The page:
As a future leader of Nigeria,there are many things I can do to develop my country . There is a saying which says,”Before you can solve a problem,you have to first identify the problem “. So, there are numerous things I can do for the country to close the lengthened gaps in other to bring in advancement and development like in other countries.
The things I can do by God’s grace, will include ensuring that the lives and property of citizens are well secured and safe,therefore making sure that military,paramilitary personnel are well trained and for the job.
I will also make sure that our educational system is properly modernised and I will ensure that education is not expensive for the masses,making at least 95 percent of the people in the country to be educated.
Also, I would bring about economic stability and never give room for economic recession but improve the value of our currency (Naira). Monopoly of the economy will be removed by having both agriculture and crude oil in view.
I will also make sure that we have a stable and convenient political environment, ensuring that democracy is well practised in the nation, thereby eroding corruption and corruptionists during elections.
Another area, I will work on is transportation,to be safe for citizens,especially those that are trading (buying and selling ).
Other predominant things I will do is to ensure peaceful co- existence among people. Everyone should be treated equally, whether rich or poor, there should be no room for injustice. Employment for youths and young adults should be key so that they can have a means of survival in society. And also peace among ethnic groups and organi-sations.
All these and more are what I will do if I become a leader of Nigeria.
By: Wisdom God’swork
‘Why Adventurous Children Have Better Mental Health’
A new research has observed that children who spend more time playing adventurously have lower symptoms of anxiety and depression and were happier over the first COVID-19 lockdown.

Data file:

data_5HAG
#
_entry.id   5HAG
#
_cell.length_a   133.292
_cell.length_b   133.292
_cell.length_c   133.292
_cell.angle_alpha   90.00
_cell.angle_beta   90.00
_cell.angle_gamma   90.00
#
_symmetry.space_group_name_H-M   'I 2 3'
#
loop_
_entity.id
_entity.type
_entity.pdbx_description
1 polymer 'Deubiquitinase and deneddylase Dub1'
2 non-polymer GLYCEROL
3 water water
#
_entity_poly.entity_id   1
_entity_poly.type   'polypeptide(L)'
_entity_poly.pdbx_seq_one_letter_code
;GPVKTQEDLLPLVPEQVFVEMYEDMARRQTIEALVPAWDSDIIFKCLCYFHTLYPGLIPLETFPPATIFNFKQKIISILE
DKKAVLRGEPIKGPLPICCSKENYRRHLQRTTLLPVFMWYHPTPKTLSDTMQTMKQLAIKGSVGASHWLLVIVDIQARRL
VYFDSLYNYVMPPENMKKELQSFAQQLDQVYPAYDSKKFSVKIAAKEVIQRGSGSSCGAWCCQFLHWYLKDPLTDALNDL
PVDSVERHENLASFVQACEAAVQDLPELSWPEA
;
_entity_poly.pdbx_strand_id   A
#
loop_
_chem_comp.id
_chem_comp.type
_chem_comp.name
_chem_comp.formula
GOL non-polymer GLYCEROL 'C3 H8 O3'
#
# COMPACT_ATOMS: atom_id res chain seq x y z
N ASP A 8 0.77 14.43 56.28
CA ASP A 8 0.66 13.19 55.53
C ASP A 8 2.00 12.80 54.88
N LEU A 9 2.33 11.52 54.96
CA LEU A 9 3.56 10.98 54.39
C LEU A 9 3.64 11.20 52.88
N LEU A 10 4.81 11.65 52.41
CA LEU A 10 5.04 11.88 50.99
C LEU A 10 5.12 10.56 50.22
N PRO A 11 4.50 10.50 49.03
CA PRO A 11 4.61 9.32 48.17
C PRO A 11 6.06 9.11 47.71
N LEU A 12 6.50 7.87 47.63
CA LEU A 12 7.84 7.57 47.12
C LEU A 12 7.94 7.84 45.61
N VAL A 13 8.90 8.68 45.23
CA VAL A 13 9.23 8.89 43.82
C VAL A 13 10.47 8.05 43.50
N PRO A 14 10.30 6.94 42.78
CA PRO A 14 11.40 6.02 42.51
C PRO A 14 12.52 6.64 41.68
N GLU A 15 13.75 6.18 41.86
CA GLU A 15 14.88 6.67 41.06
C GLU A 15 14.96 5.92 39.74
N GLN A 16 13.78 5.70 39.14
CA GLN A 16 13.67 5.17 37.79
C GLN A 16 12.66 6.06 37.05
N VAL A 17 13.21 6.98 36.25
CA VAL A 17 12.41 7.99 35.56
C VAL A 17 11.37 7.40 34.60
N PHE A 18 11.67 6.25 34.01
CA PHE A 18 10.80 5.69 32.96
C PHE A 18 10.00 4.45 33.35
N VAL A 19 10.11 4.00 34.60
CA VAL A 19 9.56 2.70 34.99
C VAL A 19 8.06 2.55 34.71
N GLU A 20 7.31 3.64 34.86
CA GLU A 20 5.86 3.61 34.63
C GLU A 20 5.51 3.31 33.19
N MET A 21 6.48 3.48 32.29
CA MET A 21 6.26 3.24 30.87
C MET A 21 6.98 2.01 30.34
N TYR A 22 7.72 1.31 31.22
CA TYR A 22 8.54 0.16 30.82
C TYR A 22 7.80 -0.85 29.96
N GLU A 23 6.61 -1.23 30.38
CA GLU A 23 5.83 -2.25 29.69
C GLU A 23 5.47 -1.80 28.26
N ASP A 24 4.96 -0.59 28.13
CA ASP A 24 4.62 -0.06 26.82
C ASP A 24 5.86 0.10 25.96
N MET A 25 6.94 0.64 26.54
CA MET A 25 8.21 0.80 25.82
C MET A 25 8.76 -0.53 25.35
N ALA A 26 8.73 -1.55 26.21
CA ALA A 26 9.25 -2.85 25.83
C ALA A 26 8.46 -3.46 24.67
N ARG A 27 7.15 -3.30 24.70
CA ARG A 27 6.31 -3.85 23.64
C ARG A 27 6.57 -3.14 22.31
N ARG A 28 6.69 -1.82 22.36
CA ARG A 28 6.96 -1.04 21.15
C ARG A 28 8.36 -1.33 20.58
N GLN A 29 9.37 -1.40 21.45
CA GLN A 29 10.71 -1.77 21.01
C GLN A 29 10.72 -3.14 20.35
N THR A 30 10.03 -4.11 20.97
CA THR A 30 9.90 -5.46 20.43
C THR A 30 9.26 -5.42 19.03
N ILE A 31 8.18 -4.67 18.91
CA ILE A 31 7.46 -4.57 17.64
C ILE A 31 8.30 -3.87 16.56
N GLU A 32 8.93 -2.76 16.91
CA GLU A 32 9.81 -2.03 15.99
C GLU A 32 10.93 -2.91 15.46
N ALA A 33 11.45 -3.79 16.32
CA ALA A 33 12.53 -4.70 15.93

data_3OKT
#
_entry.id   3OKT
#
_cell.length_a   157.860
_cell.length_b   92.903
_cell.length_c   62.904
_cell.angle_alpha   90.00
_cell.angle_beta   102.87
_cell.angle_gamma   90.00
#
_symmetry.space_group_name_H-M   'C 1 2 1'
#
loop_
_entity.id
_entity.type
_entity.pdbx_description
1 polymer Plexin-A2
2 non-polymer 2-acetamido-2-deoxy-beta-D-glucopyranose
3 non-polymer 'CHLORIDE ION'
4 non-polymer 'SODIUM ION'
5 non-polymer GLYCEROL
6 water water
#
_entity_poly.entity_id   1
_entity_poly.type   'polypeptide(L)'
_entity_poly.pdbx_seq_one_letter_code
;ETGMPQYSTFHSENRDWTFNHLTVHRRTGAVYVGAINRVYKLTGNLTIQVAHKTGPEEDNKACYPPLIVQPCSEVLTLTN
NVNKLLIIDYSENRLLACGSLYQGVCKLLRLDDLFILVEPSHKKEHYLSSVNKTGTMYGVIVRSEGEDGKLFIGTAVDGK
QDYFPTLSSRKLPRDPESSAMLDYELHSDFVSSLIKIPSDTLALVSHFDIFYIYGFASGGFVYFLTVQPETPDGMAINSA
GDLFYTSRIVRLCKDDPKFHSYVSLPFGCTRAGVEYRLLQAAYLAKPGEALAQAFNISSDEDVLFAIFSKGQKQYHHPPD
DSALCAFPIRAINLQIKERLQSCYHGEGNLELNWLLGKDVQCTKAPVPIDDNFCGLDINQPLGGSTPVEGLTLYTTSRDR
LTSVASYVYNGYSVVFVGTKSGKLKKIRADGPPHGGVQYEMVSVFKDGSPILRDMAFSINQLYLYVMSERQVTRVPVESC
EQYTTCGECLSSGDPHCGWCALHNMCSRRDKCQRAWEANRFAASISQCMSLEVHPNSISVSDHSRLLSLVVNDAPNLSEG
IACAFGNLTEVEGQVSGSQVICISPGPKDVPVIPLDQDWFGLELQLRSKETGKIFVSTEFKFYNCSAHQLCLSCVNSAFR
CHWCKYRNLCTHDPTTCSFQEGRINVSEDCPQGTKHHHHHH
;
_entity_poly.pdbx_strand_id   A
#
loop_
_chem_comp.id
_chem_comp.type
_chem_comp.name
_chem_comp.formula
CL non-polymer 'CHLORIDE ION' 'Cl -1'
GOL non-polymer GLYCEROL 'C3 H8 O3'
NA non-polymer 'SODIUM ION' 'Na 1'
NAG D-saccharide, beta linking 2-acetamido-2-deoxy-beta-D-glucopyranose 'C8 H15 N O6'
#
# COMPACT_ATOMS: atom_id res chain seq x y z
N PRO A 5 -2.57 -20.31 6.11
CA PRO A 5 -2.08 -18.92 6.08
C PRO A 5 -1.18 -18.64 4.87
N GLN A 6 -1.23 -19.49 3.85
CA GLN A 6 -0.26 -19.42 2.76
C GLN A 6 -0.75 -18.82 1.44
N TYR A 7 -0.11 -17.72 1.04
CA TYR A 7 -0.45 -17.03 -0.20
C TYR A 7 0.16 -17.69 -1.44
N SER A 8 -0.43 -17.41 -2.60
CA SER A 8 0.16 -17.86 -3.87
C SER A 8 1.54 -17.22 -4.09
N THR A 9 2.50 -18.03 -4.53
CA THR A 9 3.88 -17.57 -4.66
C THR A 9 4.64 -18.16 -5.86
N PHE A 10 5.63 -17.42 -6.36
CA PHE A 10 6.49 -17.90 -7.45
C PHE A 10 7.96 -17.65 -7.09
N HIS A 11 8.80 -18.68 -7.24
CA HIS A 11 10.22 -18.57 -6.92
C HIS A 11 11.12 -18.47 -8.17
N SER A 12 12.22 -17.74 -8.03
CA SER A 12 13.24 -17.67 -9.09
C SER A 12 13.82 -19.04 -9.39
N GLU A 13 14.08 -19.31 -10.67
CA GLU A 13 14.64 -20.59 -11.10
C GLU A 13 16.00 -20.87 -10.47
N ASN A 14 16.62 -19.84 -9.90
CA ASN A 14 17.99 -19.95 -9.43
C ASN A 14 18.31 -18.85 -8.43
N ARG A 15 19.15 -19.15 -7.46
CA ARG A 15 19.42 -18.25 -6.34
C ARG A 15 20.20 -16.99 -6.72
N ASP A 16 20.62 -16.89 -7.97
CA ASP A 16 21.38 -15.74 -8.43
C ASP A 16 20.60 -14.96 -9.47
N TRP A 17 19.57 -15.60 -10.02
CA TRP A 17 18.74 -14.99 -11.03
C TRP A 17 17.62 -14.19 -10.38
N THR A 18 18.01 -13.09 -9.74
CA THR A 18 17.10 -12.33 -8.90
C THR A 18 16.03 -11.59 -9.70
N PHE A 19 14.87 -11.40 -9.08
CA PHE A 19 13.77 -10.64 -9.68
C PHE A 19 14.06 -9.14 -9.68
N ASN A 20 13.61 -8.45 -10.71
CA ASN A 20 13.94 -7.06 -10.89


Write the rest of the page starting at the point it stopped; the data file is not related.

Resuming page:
The study led by researchers in the University of Exeter and published in Child Psychiatry and Human Development in 2022 , comes at a time when today’s children have fewer opportunities for adventurous play out of sight of adults, such as climbing trees, riding bikes, jumping from high surfaces or playing somewhere they are out of adult sight. The study sought to test theories that adventurous play offers learning opportunities that help build resilience in children, thereby helping to prevent mental health problems.
The research team which was made up of Helen Dodd, Rachel Nesbit and Lily FitzGibbon surveyed nearly 2,500 parents of children aged 5-11 years. Parents completed questions about their child’s play, their general mental health (pre COVID) and their mood during the first COVID -19.
The result was that, children who spend more time playing outside had fewer ‘’internalising problems ‘’, characterised as anxiety and depression. Those children were also more positive during the first lockdown.
The study also found out that the effect was more pronounced in children from lower income families than those growing up in higher income households.
Professor of Child Psychology at the University of Exeter, Helen Dodd, who led the study noted that, ‘’we are more concerned than ever about children’s mental health by ensuring they have plentiful opportunities for adventurous play. This is really positive because play is free, instinctive and rewarding for children, available for everyone and doesn’t require special skills. We now urgently need to invest in and protect natural space, well – designed parks and adventurous play grounds to support the mental health of our children,’’ she explained.
Also, Director of United Kingdom Impact At Save The Children, Dan Paskins, stated that “every child needs and deserves opportunities to play. This important research shows that this is even more vital to help children thrive after all they missed out on during the COVID -19 restrictions. More play means more happiness and less anxiety and depression.’’
Welcoming the findings, Chief Executive of Play Board NI, Jacqueline O’Loughin, said,’’this research emphasises the importance of adventurous play.